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The Number Four Release date 22.04.2019
The number four is significant to the Passover holiday – the IAF Site shows you its significance in the air force
Noa Rokni

These days, Passover is being celebrated in Israel. The number four is especially important to the holiday – there is a story of four sons, four questions are asked during the Seder and it is a custom to drink four cups of wine. The number is also especially significant to the IAF and the Air Defense Array in particular. There are four weapon systems, and each one plays an important role in protecting Israel's citizens.


"Iron Dome" | Archive Photo

"Iron Dome"
The Israeli "Iron Dome" weapon system is responsible for intercepting short- and medium-range missiles and surface-to-surface rockets. The system has performed thousands of interceptions, and participated in copious operational scenarios over the past months in response to launches from the Gaza Strip. This month, the IAF marks 8 years since the system's first operational interception.

The weapon system was put to the test in 2012, when the terrorist organizations in the Gaza Strip first developed the capability of firing rockets that reach Gush Dan. The force only had four "Iron Dome" batteries at the time, which were only enough for protection of the Gaza envelope. In order to protect Gush Dan, one of the batteries protecting the envelope had to be relocated. The solution that came up to the issue was pushing up the fifth battery's establishment date, which was planned for six months later. Due to the emergency at hand, the battery was finally established within mere days. Several hours after commencing activity, it already intercepted a rocket fired towards Gush Dan.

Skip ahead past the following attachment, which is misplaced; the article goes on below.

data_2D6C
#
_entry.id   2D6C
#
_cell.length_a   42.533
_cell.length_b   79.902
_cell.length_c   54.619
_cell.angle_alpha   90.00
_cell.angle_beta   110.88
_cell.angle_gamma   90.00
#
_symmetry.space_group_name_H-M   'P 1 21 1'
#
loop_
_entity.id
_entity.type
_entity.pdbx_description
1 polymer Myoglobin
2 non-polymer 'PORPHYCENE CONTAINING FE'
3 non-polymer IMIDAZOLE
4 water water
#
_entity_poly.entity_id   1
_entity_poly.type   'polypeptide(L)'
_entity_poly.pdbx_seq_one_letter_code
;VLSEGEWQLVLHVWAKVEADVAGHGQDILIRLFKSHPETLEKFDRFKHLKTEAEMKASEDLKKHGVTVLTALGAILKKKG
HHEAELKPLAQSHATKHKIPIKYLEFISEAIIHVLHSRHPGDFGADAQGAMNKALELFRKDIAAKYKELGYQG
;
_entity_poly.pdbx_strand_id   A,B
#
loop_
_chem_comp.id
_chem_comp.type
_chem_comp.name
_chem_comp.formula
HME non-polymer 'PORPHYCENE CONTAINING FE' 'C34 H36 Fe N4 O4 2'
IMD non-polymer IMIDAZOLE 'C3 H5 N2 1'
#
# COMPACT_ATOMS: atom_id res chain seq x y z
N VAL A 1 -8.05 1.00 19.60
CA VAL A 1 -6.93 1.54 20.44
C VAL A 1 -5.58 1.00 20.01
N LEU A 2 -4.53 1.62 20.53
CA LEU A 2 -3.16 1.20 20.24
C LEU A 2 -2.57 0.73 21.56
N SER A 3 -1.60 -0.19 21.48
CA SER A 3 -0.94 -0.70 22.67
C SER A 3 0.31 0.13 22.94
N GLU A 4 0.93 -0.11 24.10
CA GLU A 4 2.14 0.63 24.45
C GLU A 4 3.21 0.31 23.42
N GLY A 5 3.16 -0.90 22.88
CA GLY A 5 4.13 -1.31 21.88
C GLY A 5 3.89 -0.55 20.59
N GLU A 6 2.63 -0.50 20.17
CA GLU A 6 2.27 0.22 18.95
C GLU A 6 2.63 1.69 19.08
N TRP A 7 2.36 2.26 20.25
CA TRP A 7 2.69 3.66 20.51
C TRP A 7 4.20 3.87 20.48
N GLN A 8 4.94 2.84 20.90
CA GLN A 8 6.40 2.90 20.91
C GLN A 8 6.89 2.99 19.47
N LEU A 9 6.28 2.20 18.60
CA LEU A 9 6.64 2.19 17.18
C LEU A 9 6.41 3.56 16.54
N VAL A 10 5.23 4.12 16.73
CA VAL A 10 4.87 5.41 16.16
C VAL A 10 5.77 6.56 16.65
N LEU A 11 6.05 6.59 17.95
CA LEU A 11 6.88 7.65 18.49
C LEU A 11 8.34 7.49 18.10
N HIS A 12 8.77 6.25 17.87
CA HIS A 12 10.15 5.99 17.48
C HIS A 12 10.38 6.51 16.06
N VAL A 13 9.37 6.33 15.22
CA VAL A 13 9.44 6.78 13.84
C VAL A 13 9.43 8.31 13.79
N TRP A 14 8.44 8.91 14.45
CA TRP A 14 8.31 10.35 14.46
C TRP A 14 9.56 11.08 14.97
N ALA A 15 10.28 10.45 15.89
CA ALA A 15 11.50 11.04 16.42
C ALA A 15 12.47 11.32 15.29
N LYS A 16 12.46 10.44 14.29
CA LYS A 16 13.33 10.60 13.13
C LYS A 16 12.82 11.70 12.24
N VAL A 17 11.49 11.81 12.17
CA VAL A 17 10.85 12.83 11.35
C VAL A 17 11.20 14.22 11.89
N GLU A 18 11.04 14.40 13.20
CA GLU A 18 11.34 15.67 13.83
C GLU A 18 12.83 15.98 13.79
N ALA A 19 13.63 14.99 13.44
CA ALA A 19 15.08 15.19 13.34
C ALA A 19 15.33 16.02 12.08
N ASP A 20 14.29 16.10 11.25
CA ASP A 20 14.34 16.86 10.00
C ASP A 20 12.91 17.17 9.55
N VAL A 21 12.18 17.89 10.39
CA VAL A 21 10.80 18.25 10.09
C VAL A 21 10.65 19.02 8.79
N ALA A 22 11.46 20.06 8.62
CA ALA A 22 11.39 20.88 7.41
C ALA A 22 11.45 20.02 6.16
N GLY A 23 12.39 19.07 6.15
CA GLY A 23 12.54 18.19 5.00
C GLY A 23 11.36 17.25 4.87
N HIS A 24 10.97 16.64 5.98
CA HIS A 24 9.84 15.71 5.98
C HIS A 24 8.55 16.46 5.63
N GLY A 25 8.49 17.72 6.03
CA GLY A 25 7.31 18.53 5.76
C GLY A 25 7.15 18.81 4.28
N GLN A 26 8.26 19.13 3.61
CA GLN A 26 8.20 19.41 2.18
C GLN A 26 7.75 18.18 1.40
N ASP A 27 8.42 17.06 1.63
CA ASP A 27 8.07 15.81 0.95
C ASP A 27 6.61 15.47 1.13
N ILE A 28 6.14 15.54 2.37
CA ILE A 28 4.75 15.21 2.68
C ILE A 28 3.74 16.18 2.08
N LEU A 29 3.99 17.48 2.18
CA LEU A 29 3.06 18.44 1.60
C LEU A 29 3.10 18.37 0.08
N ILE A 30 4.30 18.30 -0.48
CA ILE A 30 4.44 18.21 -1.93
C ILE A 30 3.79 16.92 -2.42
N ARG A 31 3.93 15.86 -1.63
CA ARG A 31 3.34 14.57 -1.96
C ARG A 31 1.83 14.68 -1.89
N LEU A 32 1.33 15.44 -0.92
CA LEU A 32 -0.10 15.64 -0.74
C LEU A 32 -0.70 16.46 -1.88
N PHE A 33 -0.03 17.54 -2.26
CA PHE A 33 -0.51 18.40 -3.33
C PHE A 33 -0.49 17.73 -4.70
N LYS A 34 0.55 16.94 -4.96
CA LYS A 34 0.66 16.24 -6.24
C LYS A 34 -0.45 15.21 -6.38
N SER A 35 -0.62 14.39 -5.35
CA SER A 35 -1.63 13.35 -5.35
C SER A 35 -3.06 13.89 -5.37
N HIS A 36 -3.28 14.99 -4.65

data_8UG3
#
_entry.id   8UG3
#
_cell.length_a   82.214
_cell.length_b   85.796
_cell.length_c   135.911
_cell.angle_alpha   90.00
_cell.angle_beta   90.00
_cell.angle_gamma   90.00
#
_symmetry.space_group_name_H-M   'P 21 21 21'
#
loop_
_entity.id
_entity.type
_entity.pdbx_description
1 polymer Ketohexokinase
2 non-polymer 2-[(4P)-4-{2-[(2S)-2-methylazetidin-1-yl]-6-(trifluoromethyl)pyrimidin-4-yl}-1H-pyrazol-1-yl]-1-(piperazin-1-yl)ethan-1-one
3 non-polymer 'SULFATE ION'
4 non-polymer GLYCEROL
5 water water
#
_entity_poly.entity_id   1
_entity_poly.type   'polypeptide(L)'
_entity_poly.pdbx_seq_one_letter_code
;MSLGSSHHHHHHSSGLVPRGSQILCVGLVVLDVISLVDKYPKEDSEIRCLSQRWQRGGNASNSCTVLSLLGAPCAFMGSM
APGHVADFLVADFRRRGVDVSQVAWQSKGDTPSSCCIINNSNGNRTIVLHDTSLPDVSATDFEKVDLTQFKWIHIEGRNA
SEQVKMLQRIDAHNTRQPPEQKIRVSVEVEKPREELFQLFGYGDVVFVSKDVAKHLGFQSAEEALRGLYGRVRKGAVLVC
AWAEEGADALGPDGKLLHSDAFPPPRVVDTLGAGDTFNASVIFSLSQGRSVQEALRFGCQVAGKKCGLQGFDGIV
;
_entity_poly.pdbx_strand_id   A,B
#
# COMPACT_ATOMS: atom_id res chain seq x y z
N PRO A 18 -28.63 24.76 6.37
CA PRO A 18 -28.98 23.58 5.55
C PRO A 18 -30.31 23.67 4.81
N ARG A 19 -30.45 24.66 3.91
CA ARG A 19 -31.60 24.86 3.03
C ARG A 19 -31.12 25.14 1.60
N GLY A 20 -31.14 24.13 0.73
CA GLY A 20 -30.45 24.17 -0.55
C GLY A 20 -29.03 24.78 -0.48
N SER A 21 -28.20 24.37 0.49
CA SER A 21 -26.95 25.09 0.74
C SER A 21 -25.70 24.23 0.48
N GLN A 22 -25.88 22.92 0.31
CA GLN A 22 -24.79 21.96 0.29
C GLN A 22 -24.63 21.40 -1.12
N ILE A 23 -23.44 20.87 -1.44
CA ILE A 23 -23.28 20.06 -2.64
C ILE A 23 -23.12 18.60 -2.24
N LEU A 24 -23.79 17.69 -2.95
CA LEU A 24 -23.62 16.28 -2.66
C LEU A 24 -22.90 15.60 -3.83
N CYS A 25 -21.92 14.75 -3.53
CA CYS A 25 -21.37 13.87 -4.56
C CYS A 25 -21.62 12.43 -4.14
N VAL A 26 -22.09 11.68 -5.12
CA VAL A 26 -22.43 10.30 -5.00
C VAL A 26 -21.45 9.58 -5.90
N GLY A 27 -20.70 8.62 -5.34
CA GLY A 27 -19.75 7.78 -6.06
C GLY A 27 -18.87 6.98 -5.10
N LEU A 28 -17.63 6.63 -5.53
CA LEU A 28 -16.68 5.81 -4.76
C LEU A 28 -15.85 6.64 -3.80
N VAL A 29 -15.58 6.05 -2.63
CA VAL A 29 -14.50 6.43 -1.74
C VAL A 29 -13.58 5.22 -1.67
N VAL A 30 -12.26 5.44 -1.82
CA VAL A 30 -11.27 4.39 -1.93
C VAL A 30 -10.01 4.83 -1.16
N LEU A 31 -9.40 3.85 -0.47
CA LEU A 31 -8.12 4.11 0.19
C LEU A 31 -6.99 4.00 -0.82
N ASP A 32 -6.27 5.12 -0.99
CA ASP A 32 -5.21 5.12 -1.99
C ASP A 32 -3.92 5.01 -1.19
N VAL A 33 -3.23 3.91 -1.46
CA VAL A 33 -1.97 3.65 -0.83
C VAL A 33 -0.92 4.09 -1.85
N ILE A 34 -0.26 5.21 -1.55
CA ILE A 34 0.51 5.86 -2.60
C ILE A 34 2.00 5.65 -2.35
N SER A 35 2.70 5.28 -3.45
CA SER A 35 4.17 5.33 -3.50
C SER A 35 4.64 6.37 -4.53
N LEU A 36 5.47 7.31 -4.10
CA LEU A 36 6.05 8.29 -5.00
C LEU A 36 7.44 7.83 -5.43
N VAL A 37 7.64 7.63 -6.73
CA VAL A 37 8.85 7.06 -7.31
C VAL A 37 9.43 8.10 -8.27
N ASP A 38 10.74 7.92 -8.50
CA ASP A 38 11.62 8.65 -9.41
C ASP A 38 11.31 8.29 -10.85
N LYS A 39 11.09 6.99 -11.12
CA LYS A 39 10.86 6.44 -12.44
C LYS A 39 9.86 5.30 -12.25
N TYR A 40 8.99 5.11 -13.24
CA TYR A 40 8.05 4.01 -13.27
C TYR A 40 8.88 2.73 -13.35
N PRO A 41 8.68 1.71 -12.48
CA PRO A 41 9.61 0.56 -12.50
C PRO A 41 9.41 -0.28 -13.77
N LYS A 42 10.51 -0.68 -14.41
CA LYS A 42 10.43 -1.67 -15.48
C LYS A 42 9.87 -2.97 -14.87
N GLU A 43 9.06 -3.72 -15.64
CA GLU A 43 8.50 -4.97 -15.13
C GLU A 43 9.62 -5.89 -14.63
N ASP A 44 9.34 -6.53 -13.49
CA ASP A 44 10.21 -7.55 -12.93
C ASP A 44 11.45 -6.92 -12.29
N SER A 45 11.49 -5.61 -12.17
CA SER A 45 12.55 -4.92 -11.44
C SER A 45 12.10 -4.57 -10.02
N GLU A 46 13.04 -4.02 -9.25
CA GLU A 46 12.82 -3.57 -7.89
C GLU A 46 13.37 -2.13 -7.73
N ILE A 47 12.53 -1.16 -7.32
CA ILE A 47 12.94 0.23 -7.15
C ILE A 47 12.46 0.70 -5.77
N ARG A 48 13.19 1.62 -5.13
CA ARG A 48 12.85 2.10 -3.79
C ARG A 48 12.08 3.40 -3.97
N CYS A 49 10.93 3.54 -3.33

"David's Sling" | Archive Photo

"David's Sling"
The "David's Sling" weapon system became operational two years ago. The system's main mission is providing defense against medium-range missiles, guided missiles and RPAVs (Remotely Piloted Aerial Vehicles). The IAF's "David's Sling" battalion recently underwent a major organizational shift.

Approximately one month ago, the system passed a series of interception tests. The test series focused on examining a newly developed version of the system's advanced capabilities, expected to begin operation in 2020.


"Yahalom" (Patriot) | Archive Photo

"Yahalom" (Patriot)
This weapon system is unlike the others. Besides being developed in the United States, its mission is different and unique. "Yahalom" (Patriot) is an American weapon system meant to intercept fighter jets, attack helicopters, UAVs (Unmanned Aerial Vehicles) and other aircraft. The system began operational activity in Israel in 1991 with the goal of preventing aircraft incursions into the country.

The system's combatants experienced a particularly operational month in July of 2018. A Syrian Sukhoi fighter jet flew two kilometers into Israel's territory. The aircraft was monitored by the IAF before finally being intercepted by two "Yahalom" (Patriot) missiles. That same month, the combatants intercepted two UAVs that flew from Syria into Israel. Since becoming operational, the "Yahalom" weapon system has intercepted five hostile UAVs and two hostile fighter jets.


"Arrow" | Archive Photo

"Arrow"
Commencing operational activity in 2000, "Arrow" is the IAF's medium- and long-range ballistic missile interception system, and the only system capable of protecting Israel from nuclear threats.

The "Arrow" Unit was established approximately 20 years ago, after the First Gulf War, when Iraqi SSM (Surface-to-Surface Missiles) were launched towards Israel. During the war, almost 40 missiles hit Israel. In 1991, the government decided to establish a directorate for air defense systems, which included the development of the "Arrow" weapon system. "Arrow" is the first system of its kind to protect Israel from SSM threats.